Can you make HIPAA Privacy & Security easy for a small doctor’s office or other practice?

Making HIPAA compliance easy is like trying to catch a firefly in your hand. I’m also reminded of those really short video summaries of A Game of Thrones where you get a plot twist a second, and the commentator describes the whole season in a rapid-fire monologue.

We offer our law clients a questionnaire to help explain the HIPAA Security Rule in an abbreviated, relatively understandable format that will help us produce a good first draft of the HIPAA Privacy and Security Manual with respect to protected health information (PHI), and, guide the extensive, subsequent implementation that will be required of the client’s company.

Our questions below are below are directed to a covered entity and in some cases will be narrower for a business associate. As well, state law will have to be consulted.

Much of HIPAA compliance is technical. As HIPAA lawyers, our role in part is to guide you as to whether it seems reasonable to conclude that: (a) you are required to implement an addressable specification (see below), or, (b) have reasonably and appropriately done so.

This is more an art than a science, and requires a bit of legal and operational judgment, which we arrive at collaboratively.

As well, we can guide you further as you drill down into organizational implementation of these somewhat esoteric and detailed standards.

At any rate, I said “easy” so here it is.

But first,please note two overarching points with respect to the HIPAA Security Rule:

  1. HIPAA compliance is scalable. There is no standard way to approach compliance with the HIPAA Security Rule; rather, A security program should be based on the risks with respect to electronic PHI (ePHI). Factors to evaluate risk include: (1) the company’s size, complexity, and capabilities company; (2) the company’s technical infrastructure, hardware, and software security capabilities; (3) the costs of security measures; and (4) the probability and criticality of potential risks to ePHI. Security controls are proportionate to risk.
  2. The HIPAA Security Rule includes both “required” and “addressable” standards. When a standard is “addressable,” the Company must determine how (or whether) it is reasonable and appropriate to create a policy and procedure to meet the implementation specification.

Since much of HIPAA security compliance is scalable, we can work with smaller offices to reduce the burden.

Because the Privacy Rule portion of HIPAA is more intuitive than the Security Rule, we do not include questions relevant to the Security Rule on the questionnaire.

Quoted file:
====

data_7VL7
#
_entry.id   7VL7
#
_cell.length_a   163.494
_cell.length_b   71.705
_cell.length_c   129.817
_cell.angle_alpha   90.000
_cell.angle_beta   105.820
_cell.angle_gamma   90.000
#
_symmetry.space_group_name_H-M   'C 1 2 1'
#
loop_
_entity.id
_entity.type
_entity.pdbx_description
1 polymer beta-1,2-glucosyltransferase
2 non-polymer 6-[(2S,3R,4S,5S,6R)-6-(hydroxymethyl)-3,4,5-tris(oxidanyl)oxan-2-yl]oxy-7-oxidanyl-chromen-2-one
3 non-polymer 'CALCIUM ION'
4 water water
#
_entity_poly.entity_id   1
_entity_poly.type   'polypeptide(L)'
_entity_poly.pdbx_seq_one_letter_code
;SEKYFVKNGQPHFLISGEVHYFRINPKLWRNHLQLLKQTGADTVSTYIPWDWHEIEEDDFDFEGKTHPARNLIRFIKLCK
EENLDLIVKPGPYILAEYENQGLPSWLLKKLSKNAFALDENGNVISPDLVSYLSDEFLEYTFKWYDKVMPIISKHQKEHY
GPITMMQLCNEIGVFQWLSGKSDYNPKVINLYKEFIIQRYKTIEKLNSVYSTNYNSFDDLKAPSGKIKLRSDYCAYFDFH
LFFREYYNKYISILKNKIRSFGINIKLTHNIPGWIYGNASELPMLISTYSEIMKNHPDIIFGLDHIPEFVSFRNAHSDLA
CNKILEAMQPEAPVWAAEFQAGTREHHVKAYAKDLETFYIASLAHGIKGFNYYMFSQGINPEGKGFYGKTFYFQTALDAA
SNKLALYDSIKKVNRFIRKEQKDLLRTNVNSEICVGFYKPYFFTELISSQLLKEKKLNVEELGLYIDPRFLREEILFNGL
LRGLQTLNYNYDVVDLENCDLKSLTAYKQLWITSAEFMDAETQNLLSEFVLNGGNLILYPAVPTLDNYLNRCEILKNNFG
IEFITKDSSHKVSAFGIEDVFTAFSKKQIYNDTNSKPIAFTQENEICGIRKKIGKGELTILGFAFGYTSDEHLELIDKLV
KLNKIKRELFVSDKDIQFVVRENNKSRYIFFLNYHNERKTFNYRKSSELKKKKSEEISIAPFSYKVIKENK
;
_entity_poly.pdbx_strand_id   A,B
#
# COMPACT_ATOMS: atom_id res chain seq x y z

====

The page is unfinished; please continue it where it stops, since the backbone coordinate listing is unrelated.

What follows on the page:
1. Security Management Process. This rule focuses, among other things, on risk analysis and risk management. To begin, please generally describe your overall environment with respect to the transmission of patients’ protected health information (PHI) internally or externally (i.e., to insurance companies, billing agent, Medicare/Medicare, etc.).

Do you have a policy to sanction employees for misconduct? Please indicate yes or no, and if yes, describe.

2. Assigned Security Responsibility. You will need to appoint a Security Official, who will be responsible for implementing Security Rule policies and procedures. Who will this be? Do you have an internal head of IT or external IT consultant who can fill the role?

3. Workforce Security. This rule governs security of access to ePHI by members of the workforce. In general, the company must provide only the minimum necessary access to ePHI that is required for a workforce member to do his or her job.

How many people are in your workforce (employees and independent contractors)? .

Which of these have access to electronic PHI? .

What procedures do you have in mind to clear personnel for access to ePHI?

4. Information Access Management. This rule has to do with restricting access to ePHI to appropriate personnel. How will the company decide who can have access—i.e., who “needs to know?”—and how will the company grant or deny access?

5. Security Awareness & Training. The company has an obligation to train staff regarding HIPAA security, and, to create ongoing awareness of security issues. We offer HIPAA online training to staff through a course managed by a separate company (see link). Does the company have thoughts about how to create security awareness, including policies to monitor log-in, monitor passwords, and so on?

Which state’s law will control a confidentiality and security agreement with staff (typically, the state in which the company operates)?

6. Security Incident Procedures. What kinds of procedures will the company implement to record security incidents (among other things, this can include a security incident report):

We also address these other aspects of the HIPAA Security Rule compliance process:

  • contingency plan
  • evaluation
  • business associate
  • facility access controls
  • workstation use
  • workstation security
  • device and media contorls
  • access controls
  • audit controls
  • integrity
  • person or entity authentication
  • transmission security
  • policies and procedures; documentation

Our law firm strives to make the HIPAA compliance process as painless for the organization as possible. Contact our HIPAA lawyers regarding your privacy and security needs with respect to protected health information (PHI).

Or: see our online HIPAA training link.

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Michael H Cohen Healthcare & FDA Lawyers

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